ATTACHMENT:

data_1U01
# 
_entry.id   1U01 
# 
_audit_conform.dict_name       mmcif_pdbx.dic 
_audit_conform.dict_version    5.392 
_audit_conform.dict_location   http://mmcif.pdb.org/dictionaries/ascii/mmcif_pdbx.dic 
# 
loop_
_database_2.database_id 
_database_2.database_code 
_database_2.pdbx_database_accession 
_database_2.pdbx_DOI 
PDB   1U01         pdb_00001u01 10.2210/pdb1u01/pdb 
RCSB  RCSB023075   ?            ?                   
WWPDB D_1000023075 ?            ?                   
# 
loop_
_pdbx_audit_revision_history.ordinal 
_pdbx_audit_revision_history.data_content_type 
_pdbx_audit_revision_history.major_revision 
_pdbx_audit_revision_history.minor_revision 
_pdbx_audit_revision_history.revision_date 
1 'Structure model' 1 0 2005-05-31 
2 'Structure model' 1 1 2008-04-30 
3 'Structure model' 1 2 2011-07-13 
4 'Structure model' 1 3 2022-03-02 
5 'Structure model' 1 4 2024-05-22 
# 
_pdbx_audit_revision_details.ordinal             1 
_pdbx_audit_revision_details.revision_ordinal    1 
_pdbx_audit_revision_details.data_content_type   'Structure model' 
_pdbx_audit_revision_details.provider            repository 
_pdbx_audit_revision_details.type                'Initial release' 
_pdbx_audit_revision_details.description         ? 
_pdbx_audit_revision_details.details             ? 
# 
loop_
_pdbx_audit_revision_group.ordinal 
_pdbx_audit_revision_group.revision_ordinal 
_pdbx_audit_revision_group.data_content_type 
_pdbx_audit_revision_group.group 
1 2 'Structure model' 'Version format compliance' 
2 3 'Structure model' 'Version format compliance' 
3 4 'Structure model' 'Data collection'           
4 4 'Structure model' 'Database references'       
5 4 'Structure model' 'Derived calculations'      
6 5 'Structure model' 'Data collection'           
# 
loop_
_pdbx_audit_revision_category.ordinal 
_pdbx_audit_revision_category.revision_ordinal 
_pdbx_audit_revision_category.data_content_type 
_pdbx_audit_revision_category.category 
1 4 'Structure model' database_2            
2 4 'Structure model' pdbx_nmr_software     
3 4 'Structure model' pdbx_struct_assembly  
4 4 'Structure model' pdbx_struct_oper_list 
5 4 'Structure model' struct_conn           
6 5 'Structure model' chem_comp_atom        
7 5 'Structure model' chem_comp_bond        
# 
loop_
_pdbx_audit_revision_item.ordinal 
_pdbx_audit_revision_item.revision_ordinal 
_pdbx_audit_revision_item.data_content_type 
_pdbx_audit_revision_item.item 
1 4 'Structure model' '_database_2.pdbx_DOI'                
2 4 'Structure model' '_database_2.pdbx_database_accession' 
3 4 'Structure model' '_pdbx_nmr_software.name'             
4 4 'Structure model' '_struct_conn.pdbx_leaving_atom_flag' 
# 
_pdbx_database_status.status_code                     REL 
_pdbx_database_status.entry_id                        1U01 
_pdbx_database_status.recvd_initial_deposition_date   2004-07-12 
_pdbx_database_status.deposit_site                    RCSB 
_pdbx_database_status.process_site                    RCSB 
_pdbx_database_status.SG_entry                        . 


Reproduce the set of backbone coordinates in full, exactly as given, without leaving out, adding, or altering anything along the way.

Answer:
data_1U01
# 
_entry.id   1U01 
# 
_audit_conform.dict_name       mmcif_pdbx.dic 
_audit_conform.dict_version    5.392 
_audit_conform.dict_location   http://mmcif.pdb.org/dictionaries/ascii/mmcif_pdbx.dic 
# 
loop_
_database_2.database_id 
_database_2.database_code 
_database_2.pdbx_database_accession 
_database_2.pdbx_DOI 
PDB   1U01         pdb_00001u01 10.2210/pdb1u01/pdb 
RCSB  RCSB023075   ?            ?                   
WWPDB D_1000023075 ?            ?                   
# 
loop_
_pdbx_audit_revision_history.ordinal 
_pdbx_audit_revision_history.data_content_type 
_pdbx_audit_revision_history.major_revision 
_pdbx_audit_revision_history.minor_revision 
_pdbx_audit_revision_history.revision_date 
1 'Structure model' 1 0 2005-05-31 
2 'Structure model' 1 1 2008-04-30 
3 'Structure model' 1 2 2011-07-13 
4 'Structure model' 1 3 2022-03-02 
5 'Structure model' 1 4 2024-05-22 
# 
_pdbx_audit_revision_details.ordinal             1 
_pdbx_audit_revision_details.revision_ordinal    1 
_pdbx_audit_revision_details.data_content_type   'Structure model' 
_pdbx_audit_revision_details.provider            repository 
_pdbx_audit_revision_details.type                'Initial release' 
_pdbx_audit_revision_details.description         ? 
_pdbx_audit_revision_details.details             ? 
# 
loop_
_pdbx_audit_revision_group.ordinal 
_pdbx_audit_revision_group.revision_ordinal 
_pdbx_audit_revision_group.data_content_type 
_pdbx_audit_revision_group.group 
1 2 'Structure model' 'Version format compliance' 
2 3 'Structure model' 'Version format compliance' 
3 4 'Structure model' 'Data collection'           
4 4 'Structure model' 'Database references'       
5 4 'Structure model' 'Derived calculations'      
6 5 'Structure model' 'Data collection'           
# 
loop_
_pdbx_audit_revision_category.ordinal 
_pdbx_audit_revision_category.revision_ordinal 
_pdbx_audit_revision_category.data_content_type 
_pdbx_audit_revision_category.category 
1 4 'Structure model' database_2            
2 4 'Structure model' pdbx_nmr_software     
3 4 'Structure model' pdbx_struct_assembly  
4 4 'Structure model' pdbx_struct_oper_list 
5 4 'Structure model' struct_conn           
6 5 'Structure model' chem_comp_atom        
7 5 'Structure model' chem_comp_bond        
# 
loop_
_pdbx_audit_revision_item.ordinal 
_pdbx_audit_revision_item.revision_ordinal 
_pdbx_audit_revision_item.data_content_type 
_pdbx_audit_revision_item.item 
1 4 'Structure model' '_database_2.pdbx_DOI'                
2 4 'Structure model' '_database_2.pdbx_database_accession' 
3 4 'Structure model' '_pdbx_nmr_software.name'             
4 4 'Structure model' '_struct_conn.pdbx_leaving_atom_flag' 
# 
_pdbx_database_status.status_code                     REL 
_pdbx_database_status.entry_id                        1U01 
_pdbx_database_status.recvd_initial_deposition_date   2004-07-12 
_pdbx_database_status.deposit_site                    RCSB 
_pdbx_database_status.process_site                    RCSB 
_pdbx_database_status.SG_entry                        . 